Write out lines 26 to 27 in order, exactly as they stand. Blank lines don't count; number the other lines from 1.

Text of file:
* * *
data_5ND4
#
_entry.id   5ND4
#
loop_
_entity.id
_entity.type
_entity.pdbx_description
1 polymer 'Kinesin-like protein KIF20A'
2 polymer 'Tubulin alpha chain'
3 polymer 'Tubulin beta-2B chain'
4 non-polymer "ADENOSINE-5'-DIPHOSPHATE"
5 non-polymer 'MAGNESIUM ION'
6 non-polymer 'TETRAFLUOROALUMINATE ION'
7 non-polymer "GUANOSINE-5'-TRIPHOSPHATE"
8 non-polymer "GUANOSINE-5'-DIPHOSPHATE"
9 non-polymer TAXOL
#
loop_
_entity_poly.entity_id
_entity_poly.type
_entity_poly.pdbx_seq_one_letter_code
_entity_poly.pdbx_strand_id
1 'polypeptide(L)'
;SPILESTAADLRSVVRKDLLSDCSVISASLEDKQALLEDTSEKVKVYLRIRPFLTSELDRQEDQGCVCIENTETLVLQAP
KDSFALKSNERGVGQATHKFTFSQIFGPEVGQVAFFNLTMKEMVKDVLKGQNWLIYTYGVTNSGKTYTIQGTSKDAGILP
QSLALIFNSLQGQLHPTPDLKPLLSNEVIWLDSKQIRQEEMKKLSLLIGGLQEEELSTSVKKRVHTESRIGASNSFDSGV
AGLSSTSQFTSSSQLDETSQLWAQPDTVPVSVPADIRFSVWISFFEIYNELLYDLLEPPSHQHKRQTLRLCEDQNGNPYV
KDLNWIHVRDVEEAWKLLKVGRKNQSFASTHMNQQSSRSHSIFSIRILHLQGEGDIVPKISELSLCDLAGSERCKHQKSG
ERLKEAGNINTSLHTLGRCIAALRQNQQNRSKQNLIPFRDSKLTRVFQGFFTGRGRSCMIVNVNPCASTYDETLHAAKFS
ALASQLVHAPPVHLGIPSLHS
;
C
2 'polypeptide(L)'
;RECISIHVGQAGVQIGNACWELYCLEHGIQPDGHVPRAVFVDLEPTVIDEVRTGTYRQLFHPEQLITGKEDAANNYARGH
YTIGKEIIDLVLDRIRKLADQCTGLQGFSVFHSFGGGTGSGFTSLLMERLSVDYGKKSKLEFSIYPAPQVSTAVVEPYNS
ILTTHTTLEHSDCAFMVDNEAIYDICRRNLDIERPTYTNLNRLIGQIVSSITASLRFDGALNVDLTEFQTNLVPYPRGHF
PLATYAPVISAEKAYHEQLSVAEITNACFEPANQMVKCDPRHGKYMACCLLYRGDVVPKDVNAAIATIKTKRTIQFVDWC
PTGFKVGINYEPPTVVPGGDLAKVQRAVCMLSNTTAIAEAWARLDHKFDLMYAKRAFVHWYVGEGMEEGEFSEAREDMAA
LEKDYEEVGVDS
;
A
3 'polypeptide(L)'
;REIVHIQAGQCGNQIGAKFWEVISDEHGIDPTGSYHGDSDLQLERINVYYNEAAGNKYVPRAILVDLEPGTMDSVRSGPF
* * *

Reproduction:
KDSFALKSNERGVGQATHKFTFSQIFGPEVGQVAFFNLTMKEMVKDVLKGQNWLIYTYGVTNSGKTYTIQGTSKDAGILP
QSLALIFNSLQGQLHPTPDLKPLLSNEVIWLDSKQIRQEEMKKLSLLIGGLQEEELSTSVKKRVHTESRIGASNSFDSGV